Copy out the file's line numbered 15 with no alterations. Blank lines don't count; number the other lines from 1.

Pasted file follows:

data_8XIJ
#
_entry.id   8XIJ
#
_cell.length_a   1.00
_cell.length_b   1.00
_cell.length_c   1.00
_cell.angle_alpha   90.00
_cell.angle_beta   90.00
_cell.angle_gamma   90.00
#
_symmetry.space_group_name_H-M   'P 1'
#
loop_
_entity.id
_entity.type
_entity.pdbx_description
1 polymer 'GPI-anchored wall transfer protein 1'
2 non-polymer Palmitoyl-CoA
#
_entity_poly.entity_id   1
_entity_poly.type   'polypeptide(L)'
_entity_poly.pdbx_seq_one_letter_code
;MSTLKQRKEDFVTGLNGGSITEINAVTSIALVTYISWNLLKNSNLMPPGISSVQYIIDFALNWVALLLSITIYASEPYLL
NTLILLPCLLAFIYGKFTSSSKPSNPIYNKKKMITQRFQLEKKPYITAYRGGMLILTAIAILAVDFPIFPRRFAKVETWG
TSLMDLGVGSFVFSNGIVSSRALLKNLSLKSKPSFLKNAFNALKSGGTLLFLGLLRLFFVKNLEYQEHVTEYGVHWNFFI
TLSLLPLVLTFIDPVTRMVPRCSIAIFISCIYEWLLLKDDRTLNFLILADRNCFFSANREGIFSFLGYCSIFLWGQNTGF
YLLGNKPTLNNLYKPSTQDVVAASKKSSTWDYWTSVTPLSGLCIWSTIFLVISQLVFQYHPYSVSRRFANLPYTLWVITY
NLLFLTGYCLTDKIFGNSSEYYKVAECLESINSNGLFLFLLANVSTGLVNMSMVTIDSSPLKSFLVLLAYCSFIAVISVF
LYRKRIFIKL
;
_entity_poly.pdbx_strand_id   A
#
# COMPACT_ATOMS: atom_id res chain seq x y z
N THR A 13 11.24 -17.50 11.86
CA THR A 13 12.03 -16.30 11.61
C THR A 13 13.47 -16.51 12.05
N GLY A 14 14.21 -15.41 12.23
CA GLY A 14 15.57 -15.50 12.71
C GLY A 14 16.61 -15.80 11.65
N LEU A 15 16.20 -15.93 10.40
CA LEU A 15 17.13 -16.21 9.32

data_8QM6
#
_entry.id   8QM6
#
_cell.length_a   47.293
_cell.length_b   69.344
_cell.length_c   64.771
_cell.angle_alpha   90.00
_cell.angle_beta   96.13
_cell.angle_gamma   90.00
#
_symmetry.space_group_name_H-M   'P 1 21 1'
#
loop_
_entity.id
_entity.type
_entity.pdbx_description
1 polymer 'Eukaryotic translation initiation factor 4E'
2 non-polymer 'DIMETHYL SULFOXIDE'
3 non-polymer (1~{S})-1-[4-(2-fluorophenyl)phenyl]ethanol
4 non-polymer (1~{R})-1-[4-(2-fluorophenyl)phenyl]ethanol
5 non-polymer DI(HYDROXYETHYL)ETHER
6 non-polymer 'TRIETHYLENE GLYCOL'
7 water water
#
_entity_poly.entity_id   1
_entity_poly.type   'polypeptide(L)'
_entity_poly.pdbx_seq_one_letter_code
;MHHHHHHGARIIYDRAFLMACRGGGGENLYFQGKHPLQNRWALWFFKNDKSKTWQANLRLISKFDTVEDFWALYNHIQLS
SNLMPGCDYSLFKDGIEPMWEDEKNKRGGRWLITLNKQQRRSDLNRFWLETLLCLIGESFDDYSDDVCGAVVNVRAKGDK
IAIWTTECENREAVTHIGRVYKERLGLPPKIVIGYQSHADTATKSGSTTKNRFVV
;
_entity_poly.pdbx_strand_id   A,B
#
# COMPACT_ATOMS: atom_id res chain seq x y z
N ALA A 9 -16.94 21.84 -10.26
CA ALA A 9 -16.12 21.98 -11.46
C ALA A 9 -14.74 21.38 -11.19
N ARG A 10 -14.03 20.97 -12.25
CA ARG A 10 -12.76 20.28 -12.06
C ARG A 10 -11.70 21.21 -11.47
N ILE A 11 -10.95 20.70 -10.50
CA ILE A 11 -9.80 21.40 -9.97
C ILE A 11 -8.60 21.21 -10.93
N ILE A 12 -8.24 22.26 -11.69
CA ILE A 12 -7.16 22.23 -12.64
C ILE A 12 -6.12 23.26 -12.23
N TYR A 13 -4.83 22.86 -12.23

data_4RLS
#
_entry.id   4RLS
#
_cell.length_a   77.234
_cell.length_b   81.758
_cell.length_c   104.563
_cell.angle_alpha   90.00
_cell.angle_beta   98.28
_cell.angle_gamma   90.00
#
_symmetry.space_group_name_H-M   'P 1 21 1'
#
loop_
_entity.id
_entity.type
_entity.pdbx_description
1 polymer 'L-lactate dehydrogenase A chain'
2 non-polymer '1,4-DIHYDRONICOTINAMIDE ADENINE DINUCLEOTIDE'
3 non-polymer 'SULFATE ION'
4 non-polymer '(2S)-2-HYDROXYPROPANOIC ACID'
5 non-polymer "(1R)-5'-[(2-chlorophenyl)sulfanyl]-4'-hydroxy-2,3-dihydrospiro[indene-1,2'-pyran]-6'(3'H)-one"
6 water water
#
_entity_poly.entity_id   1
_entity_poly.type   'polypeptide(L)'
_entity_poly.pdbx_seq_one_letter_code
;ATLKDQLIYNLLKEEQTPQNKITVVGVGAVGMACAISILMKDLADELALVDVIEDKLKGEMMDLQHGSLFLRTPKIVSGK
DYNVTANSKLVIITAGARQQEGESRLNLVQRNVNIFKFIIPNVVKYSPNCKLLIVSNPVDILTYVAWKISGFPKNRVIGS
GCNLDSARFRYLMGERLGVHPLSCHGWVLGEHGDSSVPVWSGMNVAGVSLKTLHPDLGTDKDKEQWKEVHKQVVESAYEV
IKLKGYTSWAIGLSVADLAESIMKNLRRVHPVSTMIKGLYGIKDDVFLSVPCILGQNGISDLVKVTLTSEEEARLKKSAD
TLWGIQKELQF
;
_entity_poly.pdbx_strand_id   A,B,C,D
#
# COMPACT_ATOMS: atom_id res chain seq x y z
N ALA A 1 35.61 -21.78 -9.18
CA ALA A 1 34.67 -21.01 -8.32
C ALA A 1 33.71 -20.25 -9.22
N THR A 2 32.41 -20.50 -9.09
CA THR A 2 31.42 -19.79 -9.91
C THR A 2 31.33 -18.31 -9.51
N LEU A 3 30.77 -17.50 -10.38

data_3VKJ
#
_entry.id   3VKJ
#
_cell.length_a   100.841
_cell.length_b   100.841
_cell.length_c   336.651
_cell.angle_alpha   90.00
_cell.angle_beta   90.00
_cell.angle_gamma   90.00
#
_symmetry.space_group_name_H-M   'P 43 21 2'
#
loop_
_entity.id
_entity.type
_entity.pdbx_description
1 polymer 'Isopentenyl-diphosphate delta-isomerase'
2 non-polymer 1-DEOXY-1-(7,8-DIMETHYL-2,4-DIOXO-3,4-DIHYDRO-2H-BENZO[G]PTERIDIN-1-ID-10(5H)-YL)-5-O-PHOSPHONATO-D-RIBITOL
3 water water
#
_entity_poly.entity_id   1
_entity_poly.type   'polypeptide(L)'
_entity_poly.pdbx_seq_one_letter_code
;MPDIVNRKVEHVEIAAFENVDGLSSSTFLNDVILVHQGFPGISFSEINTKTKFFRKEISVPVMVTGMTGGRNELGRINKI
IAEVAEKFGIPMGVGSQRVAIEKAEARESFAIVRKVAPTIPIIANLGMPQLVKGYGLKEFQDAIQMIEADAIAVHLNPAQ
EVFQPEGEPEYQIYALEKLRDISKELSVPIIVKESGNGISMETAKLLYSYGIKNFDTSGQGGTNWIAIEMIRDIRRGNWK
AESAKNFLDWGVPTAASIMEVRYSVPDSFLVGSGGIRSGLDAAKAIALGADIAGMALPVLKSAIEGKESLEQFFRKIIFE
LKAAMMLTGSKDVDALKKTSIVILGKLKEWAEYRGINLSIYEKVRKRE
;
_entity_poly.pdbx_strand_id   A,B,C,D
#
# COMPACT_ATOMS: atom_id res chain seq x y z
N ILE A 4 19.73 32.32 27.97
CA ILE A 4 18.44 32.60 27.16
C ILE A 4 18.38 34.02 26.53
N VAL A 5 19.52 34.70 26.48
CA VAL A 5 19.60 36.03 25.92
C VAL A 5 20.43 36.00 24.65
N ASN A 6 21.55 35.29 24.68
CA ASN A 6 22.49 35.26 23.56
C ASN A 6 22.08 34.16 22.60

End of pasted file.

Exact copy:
_entity.id